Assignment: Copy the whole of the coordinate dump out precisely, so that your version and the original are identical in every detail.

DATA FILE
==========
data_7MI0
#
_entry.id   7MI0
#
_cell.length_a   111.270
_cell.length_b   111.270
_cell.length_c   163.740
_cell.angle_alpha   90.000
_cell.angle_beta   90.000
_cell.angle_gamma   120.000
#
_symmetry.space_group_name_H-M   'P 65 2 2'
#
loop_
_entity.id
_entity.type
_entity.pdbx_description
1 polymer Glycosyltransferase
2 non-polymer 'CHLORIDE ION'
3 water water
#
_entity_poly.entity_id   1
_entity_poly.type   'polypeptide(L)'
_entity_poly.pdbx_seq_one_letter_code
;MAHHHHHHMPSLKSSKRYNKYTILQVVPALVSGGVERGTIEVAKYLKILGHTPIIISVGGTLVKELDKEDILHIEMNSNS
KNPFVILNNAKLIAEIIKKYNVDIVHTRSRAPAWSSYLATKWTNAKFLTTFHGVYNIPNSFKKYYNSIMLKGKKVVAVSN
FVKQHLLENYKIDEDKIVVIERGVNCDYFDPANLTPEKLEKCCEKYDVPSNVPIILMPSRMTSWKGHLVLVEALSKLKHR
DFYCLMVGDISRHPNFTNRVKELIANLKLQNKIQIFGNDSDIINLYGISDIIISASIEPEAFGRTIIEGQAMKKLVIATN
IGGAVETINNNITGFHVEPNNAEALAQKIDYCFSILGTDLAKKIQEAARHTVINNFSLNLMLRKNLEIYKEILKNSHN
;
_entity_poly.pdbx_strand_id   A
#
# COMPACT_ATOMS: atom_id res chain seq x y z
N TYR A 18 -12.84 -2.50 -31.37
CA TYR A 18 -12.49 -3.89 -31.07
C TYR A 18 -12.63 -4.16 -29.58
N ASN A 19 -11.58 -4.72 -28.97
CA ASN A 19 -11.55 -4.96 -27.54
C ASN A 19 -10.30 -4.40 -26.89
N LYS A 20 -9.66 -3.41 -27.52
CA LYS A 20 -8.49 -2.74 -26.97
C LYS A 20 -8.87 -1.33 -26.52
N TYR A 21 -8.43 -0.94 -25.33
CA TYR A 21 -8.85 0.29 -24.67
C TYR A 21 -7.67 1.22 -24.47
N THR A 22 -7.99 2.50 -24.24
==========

data_7MI0
#
_entry.id   7MI0
#
_cell.length_a   111.270
_cell.length_b   111.270
_cell.length_c   163.740
_cell.angle_alpha   90.000
_cell.angle_beta   90.000
_cell.angle_gamma   120.000
#
_symmetry.space_group_name_H-M   'P 65 2 2'
#
loop_
_entity.id
_entity.type
_entity.pdbx_description
1 polymer Glycosyltransferase
2 non-polymer 'CHLORIDE ION'
3 water water
#
_entity_poly.entity_id   1
_entity_poly.type   'polypeptide(L)'
_entity_poly.pdbx_seq_one_letter_code
;MAHHHHHHMPSLKSSKRYNKYTILQVVPALVSGGVERGTIEVAKYLKILGHTPIIISVGGTLVKELDKEDILHIEMNSNS
KNPFVILNNAKLIAEIIKKYNVDIVHTRSRAPAWSSYLATKWTNAKFLTTFHGVYNIPNSFKKYYNSIMLKGKKVVAVSN
FVKQHLLENYKIDEDKIVVIERGVNCDYFDPANLTPEKLEKCCEKYDVPSNVPIILMPSRMTSWKGHLVLVEALSKLKHR
DFYCLMVGDISRHPNFTNRVKELIANLKLQNKIQIFGNDSDIINLYGISDIIISASIEPEAFGRTIIEGQAMKKLVIATN
IGGAVETINNNITGFHVEPNNAEALAQKIDYCFSILGTDLAKKIQEAARHTVINNFSLNLMLRKNLEIYKEILKNSHN
;
_entity_poly.pdbx_strand_id   A
#
# COMPACT_ATOMS: atom_id res chain seq x y z
N TYR A 18 -12.84 -2.50 -31.37
CA TYR A 18 -12.49 -3.89 -31.07
C TYR A 18 -12.63 -4.16 -29.58
N ASN A 19 -11.58 -4.72 -28.97
CA ASN A 19 -11.55 -4.96 -27.54
C ASN A 19 -10.30 -4.40 -26.89
N LYS A 20 -9.66 -3.41 -27.52
CA LYS A 20 -8.49 -2.74 -26.97
C LYS A 20 -8.87 -1.33 -26.52
N TYR A 21 -8.43 -0.94 -25.33
CA TYR A 21 -8.85 0.29 -24.67
C TYR A 21 -7.67 1.22 -24.47
N THR A 22 -7.99 2.50 -24.24